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Hibernation: Poikilotherms

  1. Kenneth B Storey,
  2. Janet M Storey

Published Online: 15 SEP 2011

DOI: 10.1002/9780470015902.a0003214.pub2



How to Cite

Storey, K. B. and Storey, J. M. 2011. Hibernation: Poikilotherms. eLS. .

Author Information

  1. Carleton University, Institute of Biochemistry, Ottawa, ON, Canada

Publication History

  1. Published Online: 15 SEP 2011


Poikilothermic, or cold-blooded animals face a risk of death due to cold or freezing over the winter and have evolved multiple strategies for survival. Some are unique options include migration by some butterfly and dragonfly species whereas honeybees heat their hive by shivering. Many animals are insulated from deep cold by hibernating underground or under water. For lung-breathing turtles and frogs, under water hibernation requires novel adaptations: skin breathing by frogs and biochemical adaptations to survive without oxygen by turtles. Other poikilotherms manage to endure temperatures below 0°C. Many insects can prevent themselves from freezing with the use of antifreeze proteins and high concentrations of sugar alcohols that keep their body fluids liquid down to −40°C or lower. Other insects as well as some intertidal mollusks, and some frogs, turtles and lizards endure whole body freezing with adaptations that regulate ice formation in extracellular spaces, protect the intracellular environment and ensure the reactivation of heart beat, breathing and other vital functions after thawing.

Key Concepts:

  • To survive the winter, cold-blooded animals need strategies that allow them to elude or endure exposures to environmental temperatures that are below the freezing point of their body fluids.

  • Some animals elude winter cold by migrating to warmer climates, others can dig down below the frost line or spend the winter in an aquatic environment that will not freeze.

  • Winter survival under water by lung-breathing animals such as frogs and turtles often requires new strategies for acquiring oxygen, such as oxygen uptake across the skin by frogs or across the epithelial lining of the throat by some turtles.

  • Ice-locked ponds and lakes often become oxygen-depleted so many species have developed biochemical adaptations that allow them to survive without oxygen for weeks at a time.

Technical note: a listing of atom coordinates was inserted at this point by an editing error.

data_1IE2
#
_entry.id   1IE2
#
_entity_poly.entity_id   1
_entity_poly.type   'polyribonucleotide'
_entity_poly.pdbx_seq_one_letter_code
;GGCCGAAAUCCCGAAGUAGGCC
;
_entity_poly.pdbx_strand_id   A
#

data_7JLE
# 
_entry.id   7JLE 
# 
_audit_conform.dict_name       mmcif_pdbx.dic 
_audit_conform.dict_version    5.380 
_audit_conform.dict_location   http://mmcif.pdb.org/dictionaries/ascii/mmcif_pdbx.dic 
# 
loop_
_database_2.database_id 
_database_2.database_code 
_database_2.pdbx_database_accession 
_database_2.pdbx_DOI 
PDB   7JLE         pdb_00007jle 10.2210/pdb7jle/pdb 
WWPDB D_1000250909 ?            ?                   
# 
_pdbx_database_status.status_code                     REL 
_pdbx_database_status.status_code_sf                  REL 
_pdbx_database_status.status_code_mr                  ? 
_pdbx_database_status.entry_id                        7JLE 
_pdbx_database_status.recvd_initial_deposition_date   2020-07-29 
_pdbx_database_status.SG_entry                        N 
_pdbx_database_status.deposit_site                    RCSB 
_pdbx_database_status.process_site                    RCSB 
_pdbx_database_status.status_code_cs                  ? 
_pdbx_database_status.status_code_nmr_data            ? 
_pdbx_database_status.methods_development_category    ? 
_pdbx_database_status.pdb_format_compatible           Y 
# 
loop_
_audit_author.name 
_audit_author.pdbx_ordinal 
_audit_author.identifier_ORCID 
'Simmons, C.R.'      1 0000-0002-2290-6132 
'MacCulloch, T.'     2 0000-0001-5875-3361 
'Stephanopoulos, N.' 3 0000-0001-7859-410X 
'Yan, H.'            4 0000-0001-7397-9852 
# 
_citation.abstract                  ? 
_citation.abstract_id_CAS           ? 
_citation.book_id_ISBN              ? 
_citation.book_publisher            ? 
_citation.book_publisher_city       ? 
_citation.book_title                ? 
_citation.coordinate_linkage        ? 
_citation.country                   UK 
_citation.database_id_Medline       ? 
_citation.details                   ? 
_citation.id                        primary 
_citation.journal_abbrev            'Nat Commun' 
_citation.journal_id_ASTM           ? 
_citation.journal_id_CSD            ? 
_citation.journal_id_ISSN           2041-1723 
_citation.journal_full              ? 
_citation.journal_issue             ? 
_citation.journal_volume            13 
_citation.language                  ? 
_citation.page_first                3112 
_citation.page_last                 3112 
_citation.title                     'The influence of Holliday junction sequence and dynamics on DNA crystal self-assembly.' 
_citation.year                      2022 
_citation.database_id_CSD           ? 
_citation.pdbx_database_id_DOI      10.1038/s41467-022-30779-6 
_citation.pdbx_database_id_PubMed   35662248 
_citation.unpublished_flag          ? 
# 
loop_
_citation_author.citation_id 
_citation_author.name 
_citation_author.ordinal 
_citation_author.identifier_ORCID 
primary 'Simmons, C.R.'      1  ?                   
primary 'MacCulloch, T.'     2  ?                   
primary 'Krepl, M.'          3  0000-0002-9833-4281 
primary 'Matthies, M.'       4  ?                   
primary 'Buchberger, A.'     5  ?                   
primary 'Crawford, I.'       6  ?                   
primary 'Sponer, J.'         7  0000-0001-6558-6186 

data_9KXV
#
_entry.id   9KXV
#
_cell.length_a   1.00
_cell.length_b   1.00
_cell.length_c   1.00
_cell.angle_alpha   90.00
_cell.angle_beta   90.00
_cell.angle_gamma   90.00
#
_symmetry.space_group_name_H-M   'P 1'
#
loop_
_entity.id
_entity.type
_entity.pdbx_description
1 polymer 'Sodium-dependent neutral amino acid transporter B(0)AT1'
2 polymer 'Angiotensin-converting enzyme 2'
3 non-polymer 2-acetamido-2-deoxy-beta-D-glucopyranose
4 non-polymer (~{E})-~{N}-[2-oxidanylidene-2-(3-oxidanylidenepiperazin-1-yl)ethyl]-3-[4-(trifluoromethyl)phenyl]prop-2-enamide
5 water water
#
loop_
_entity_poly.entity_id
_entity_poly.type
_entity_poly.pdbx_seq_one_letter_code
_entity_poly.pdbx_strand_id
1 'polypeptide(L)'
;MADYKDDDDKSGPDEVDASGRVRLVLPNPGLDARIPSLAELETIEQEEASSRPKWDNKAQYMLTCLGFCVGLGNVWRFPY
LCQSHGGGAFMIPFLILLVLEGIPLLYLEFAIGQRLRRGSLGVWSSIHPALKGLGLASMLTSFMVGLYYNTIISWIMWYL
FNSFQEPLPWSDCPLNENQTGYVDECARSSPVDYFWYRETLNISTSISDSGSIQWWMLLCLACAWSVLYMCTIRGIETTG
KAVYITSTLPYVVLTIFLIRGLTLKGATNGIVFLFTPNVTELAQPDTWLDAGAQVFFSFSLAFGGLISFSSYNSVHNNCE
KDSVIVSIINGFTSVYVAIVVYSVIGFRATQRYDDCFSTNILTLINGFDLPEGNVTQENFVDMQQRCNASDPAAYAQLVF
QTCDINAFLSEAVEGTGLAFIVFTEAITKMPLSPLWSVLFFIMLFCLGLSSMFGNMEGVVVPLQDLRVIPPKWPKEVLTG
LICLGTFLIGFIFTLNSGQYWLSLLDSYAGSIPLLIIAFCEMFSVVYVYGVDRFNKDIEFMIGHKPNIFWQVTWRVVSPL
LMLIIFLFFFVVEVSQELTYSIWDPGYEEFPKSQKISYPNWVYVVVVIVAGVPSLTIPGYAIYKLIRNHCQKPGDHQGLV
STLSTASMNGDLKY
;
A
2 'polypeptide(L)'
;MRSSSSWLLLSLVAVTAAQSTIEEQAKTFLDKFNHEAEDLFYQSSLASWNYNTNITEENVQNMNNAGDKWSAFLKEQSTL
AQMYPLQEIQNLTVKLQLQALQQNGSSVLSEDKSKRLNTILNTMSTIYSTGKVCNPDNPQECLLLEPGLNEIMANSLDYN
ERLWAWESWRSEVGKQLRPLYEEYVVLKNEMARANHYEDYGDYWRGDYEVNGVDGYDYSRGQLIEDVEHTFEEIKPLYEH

• Cold-blooded animals that spend the winter on land have two choices for dealing with exposure to temperatures below 0°C: use antifreezes to prevent themselves from freezing or develop strategies to endure and regulate ice formation in their bodies.

  • The freeze avoidance strategy of survival used by many insects combines the production of special antifreeze proteins with the accumulation of high concentrations of glycerol or other polyhydric alcohols to keep body fluids liquid often to −40°C or lower.

  • Specialised antifreeze proteins are also used by many marine fish that live in polar regions or that come in contact with sea ice.

  • The freeze tolerance strategy of survival involves using sugars or polyhydric alcohols to protect the inside of cells while allowing specialised ice nucleating proteins to direct the formation of ice in body fluids cavities.

  • Freeze tolerant animals include many insects, some snails and barnacles that live in the intertidal zone and a few frog and reptile species that spend the winter on land; most can survive days or weeks frozen with 50–65% of their total body water frozen.

  • The molecular adaptations that allow animals to survive freezing have multiple potential applications for improving or developing methods for the cryopreservation of human cells, tissues and organs for use in medical transplantation.


  • hibernation;
  • freezing survival;
  • cold hardiness;
  • winter;
  • dormancy;
  • anoxia;
  • antifreeze;
  • cryoprotection;
  • supercooling;
  • migration